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Big spenders: ‘Broke’ state finds money for $50 mil. Capitol rehab


Natasha Korecki

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Updated: October 4, 2013 6:14AM

There’s been a steady drumbeat out of Springfield these last few months about the state’s fiscal crisis, devastating budget cuts and, most notably, the need for pension reform.

Curiously, state politicians have been mum on the 500-pound gorilla in the room.

Or more precisely: the 300-pound chandelier hanging from the ceiling.

At a time when Illinois is unquestionably in a budget crisis, the state Capitol is undergoing a confounding exercise in opulence.

A $50 million renovation is under way, including new, copper-plated entry doors, stenciled ceiling paint, ornate sculptures and, yes, 300-pound office chandeliers.

Our Springfield reporter, Dave McKinney, detailed the meticulousness of the renovation in a recent Sunday story, noting then that one aim of the project, which has been under way for two years, is to preserve the late 1800s architectural significance of the building as well as update safety.

No one’s going to quarrel with renovations necessary for security and safety’s sake. And in healthier times, most Illinoisans would even be all for a classy-looking state Capitol.

These aren’t those times. The Civic Federation estimates that there are billions of dollars in unfunded capital projects at state universities, colleges and other public institutions in Illinois. Illinois’ bond rating has repeatedly plummeted because of the state’s $100 billion pension crisis. Meanwhile, the stack of unpaid bills to vendors stands at nearly $7 billion.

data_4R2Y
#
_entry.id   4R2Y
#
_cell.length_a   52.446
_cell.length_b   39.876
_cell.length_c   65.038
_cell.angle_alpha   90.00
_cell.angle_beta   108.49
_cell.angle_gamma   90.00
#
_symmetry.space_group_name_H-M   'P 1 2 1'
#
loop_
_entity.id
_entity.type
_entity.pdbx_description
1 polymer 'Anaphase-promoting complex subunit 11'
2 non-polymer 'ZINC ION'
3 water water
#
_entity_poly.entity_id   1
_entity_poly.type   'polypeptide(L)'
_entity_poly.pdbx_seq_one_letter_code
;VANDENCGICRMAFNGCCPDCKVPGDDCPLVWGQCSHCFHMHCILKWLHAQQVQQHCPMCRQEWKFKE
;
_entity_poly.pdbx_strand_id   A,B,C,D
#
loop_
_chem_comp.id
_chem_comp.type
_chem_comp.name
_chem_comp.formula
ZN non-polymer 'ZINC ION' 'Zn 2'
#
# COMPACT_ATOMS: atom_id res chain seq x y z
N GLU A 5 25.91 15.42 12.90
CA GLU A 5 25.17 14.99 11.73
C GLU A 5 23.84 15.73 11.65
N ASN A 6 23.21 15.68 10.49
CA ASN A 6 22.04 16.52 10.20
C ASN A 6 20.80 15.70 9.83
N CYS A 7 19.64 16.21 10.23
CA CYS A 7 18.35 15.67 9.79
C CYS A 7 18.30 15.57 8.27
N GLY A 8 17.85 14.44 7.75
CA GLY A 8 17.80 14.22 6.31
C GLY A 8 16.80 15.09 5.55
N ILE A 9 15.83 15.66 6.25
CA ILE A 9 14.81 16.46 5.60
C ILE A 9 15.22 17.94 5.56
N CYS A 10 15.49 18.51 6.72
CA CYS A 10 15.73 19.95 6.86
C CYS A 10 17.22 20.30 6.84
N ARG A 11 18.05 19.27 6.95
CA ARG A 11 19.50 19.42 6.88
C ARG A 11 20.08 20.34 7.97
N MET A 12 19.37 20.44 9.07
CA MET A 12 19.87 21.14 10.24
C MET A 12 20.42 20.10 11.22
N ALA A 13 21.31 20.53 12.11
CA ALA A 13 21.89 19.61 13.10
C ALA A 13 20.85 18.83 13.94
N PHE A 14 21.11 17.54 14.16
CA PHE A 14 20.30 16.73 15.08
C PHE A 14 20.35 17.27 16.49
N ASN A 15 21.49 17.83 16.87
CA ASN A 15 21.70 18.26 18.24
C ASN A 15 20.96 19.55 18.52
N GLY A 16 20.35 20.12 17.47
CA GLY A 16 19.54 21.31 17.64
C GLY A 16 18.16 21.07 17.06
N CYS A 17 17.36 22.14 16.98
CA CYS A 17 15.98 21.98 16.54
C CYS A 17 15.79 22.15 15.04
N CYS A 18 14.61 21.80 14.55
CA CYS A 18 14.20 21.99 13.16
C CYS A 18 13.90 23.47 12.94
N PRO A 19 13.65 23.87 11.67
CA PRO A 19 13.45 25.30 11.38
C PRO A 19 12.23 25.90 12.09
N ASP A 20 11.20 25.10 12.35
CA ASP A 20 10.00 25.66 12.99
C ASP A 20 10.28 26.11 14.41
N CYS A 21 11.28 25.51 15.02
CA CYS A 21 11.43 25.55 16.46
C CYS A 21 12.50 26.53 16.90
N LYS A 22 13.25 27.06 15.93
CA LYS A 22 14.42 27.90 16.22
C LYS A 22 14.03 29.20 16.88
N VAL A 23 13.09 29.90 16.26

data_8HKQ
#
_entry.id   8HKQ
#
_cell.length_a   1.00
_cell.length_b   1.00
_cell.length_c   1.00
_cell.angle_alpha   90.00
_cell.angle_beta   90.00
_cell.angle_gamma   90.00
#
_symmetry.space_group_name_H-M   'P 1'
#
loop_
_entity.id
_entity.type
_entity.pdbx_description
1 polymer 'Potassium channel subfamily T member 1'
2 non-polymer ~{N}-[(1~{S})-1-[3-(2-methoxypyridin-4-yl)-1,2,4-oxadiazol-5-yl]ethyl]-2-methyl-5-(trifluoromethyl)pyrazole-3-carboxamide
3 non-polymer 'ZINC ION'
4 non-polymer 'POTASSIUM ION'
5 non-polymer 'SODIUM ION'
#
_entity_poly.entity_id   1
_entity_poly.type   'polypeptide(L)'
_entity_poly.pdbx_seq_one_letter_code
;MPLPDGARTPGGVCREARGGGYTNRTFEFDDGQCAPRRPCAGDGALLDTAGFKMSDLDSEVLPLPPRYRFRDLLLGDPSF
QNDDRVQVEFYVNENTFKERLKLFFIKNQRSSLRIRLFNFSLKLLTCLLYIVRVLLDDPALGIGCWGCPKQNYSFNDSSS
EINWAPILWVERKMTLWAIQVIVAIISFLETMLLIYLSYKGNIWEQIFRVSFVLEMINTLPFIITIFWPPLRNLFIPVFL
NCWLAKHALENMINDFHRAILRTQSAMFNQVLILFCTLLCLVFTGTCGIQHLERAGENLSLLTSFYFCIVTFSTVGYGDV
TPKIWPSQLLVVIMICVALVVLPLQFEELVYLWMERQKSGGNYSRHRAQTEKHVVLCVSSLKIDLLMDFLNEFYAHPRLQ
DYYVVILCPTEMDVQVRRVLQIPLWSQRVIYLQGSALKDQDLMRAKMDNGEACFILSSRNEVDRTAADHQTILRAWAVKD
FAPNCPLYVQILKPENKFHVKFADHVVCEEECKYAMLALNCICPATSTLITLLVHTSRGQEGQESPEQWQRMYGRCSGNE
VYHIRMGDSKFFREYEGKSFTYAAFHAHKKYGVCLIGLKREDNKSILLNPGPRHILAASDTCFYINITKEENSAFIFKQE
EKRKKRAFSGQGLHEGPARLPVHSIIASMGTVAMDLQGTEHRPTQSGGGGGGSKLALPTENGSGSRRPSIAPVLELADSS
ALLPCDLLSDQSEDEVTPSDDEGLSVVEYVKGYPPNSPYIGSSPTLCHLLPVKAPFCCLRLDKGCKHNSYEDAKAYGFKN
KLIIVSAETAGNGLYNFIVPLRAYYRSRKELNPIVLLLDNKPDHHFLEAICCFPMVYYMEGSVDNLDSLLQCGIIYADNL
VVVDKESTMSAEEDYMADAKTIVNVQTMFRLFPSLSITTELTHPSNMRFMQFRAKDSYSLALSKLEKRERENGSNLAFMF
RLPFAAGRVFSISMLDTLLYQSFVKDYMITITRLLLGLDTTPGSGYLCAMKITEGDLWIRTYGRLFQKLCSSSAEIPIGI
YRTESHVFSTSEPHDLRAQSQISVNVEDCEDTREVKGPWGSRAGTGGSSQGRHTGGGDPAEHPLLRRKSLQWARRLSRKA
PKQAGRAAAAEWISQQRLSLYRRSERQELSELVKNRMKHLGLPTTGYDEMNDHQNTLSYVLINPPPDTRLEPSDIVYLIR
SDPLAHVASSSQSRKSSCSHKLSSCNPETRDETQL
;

Among the offices outfitted with the renovations are those of Illinois State Treasurer Dan Rutherford; 13 senators; six Illinois House members; support staff, and the press corps.

Rutherford has taken great pains to cultivate a down-to-earth, “Joe the Plumber” image, famously posting Facebook photos of him changing a toilet seat.

The typically reachable Rutherford, who is in a four-way primary race for the GOP nod for governor, has railed against Gov. Pat Quinn’s leadership and blamed him for the state’s credit downgrade.

On this renovation though, Rutherford had no comment, according to a spokeswoman.

“It’s certainly understandable how this construction project could be perceived as extravagant given the financial situation of the state currently,” Rutherford spokeswoman Catie Sheehan said. She added: “I think there is some value in historical preservation.”

If these times were desperate enough for Quinn to issue a line-item veto to slash lawmakers’ salaries, then is it too much to ask to dial back on the excesses of this renovation?

Isn’t this akin to redecorating your house after you’ve failed to pay the mortgage?

Neither Quinn nor a spokesman would comment.

Last week, Laurence Msall, president of the Civic Federation, questioned the timing of the expense.

“It will be difficult in this time of great financial distress for the state of Illinois for anyone to look beyond the sparkling rehabilitation of the Capitol building and not wonder how effective that investment will be in stabilizing the state’s ongoing fiscal and pension crisis,” Msall told the Chicago Sun-Times.

In that sense, there’s both a very real message and a symbolic one when the state cannot solve its fiscal mess but begins hanging 300-pound chandeliers.

Our state leaders can change that message. But first, they have to start talking.

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